Last fortnight, Vasundhara Raje, Chief Minister of Rajasthan, inaugurated Mahindra World City, Jaipur’s IT special economic zone (SEZ). The 750-acre IT SEZ is part of a larger 2,600-acre multi-product SEZ, which expects to attract investments of Rs 10,000 crore and create 100,000 jobs by 2012. This is the Mahindra & Mahindra (M&M) Group’s second SEZ that is up and running; the first started operations in Chennai three years ago.
Arun Nanda, Executive Director, M&M
The Mahindras are perhaps the only Indian business group to have been successful in translating their SEZ blueprints into on-ground infrastructure. True, they’re smaller than the massive zones that the likes of Mukesh Ambani have on the drawing board (the Chennai SEZ is spread over 1,500 acres, some 23,500 acres smaller than what Ambani is planning in Haryana); also, the Mahindras began early, and spent a fair amount of time on the learning curve (the Chennai SEZ was in the works for a decade). Yet, the M&M Group’s success at acquiring land without upsetting the local populace in both Chennai and Jaipur could be a handy case study for most implementers of megaprojects.
At the heart of the Mahindras’ land acquisition game plan has been a desire to win the confidence of the people in the regions they’ve entered. And they’ve done that by first investing in commercial and social infrastructure. The temptation for many developers is to create housing infrastructure first as that can generate revenues quickly. Says Arun Nanda, Executive Director, M&M, and head of the group’s infrastructure business: “Our first focus is on creating commercial infrastructure.
This enhances the value of the land and creates employment. The increased commercial activity also benefits the local people.” Also, when acquiring land in Jaipur, M&M factored in another 100 per cent in its total land costs.
Reason? A key clause in its negotiations was that it would return a fourth of the land acquired back to the land owners, after developing it—much more than what was mandatorily required. “The government had offered us land at the official rates and we could have pursued that. Instead, we went for a negotiated rate and that way, while our total cost went up by a little, our time to market reduced significantly. The land cost is only 20 per cent of the total expenditure. On the other hand it has taken us just two years to get cracking—we signed up for the project in 2006 and we have now inaugurated it in 2008,” says Nanda.
The Mahindras don’t get involved in the process of giving back land— that’s the government’s job, which does it via a lottery system. Along with the Mahindras, a handful of industrialists appears to be making steady progress in their land acquisition and rehabilitation & resettlement (R&R) endeavours.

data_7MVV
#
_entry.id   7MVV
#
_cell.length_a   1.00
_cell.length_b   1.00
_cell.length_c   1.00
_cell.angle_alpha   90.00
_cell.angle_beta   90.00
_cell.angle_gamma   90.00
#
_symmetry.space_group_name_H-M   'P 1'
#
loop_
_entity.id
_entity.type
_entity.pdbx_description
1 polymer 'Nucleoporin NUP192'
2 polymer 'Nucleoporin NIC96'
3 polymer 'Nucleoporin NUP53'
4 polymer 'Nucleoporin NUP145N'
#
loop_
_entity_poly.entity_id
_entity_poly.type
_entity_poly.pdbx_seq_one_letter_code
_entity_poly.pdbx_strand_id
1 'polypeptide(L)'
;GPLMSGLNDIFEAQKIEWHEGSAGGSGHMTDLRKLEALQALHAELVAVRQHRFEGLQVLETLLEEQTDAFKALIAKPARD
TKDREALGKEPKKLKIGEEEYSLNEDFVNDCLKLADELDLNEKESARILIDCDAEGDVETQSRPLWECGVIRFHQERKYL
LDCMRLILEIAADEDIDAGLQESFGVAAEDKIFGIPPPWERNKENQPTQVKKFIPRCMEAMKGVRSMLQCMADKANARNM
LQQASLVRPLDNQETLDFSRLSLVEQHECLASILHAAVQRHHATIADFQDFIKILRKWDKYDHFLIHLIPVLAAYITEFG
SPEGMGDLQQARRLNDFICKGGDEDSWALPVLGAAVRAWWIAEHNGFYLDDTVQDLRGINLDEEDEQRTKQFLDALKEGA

Venugopal Dhoot, Chairman, Videocon Group
The Dhoots of the Videocon Group and the Jindals have come up with formulae that are showing signs of working. Venugopal Dhoot, Chairman, Videocon Group, maintains he hasn’t faced any major roadblocks while buying land for projects in Siliguri and Asansol (in West Bengal). “We found that people preferred cash upfront. It is best to negotiate and deal with the land owners directly, pay them the price they want and also make them partners in the process. Singur is an isolated incident in West Bengal.
Videocon has built a factory in Siliguri and is buying land near Asansol. We have no problems.” Also claiming to be on a good wicket are the Jindals. JSW Bengal Steel has approached the West Bengal government to convert its steel plant at Salboni into a steel SEZ that will import iron ore from Chile. Says Biswadip Gupta, Managing Director, JSW Bengal Steel: “Our proposed steel plant site is about 35 km from Kharagpur on NH 60. We have about 4,800 acres, most of which was vested government land.
We acquired about 300 acres of private land directly from the farmers and had no issues at all.” JSW Bengal Steel also chose to offer shares as well as jobs to the displaced people.
Gupta says the process of attempting to acquire land directly from unwilling land owners is best dealt through direct communication. “One should also handle the process with as much sensitivity and dignity as possible. After all, giving away land willingly towards development is a very emotional issue for a farmer,” he adds. Then, he points out that compensation packages cannot be prescriptive.
Each case has to be worked out addressing local aspirations. Cash, jobs, shares, profit sharing, alternative land, and housing are some proposals that can be tabled. But then, there are those who claim to have robust R&R packages, but are still stuck. The best such example: the Reliance Group’s Mumbai Special Economic Zone (MSEZ) in the Raigad district of Maharashtra.
Reliance executives say the land selected for MSEZ is almost entirely un-irrigated degraded agricultural land, capable of producing only a single rain-fed crop of coarse grain. The group claims it offered farmers Rs 10 lakh per acre, five times the rate prescribed in the government’s ready reckoner. It also says it has offered to make farmers stakeholders by offering 12.5 per cent of the developed land against the area acquired; an option of encashing this offer at a rate of Rs 5 lakh per acre; and another option of a lifetime monthly pension of Rs 5,000.
What then is the roadblock to completing the total land acquisition? MSEZ officials blame “midcourse policy changes.” For example, the size of multi-product SEZs was reduced by half; the company’s R&R package was approved 18 months after it was submitted; and an amendment to the Land Acquisition Act is still pending in Parliament. Clearly, noble R&R intentions should be a priority for not just promoters but policy makers, too.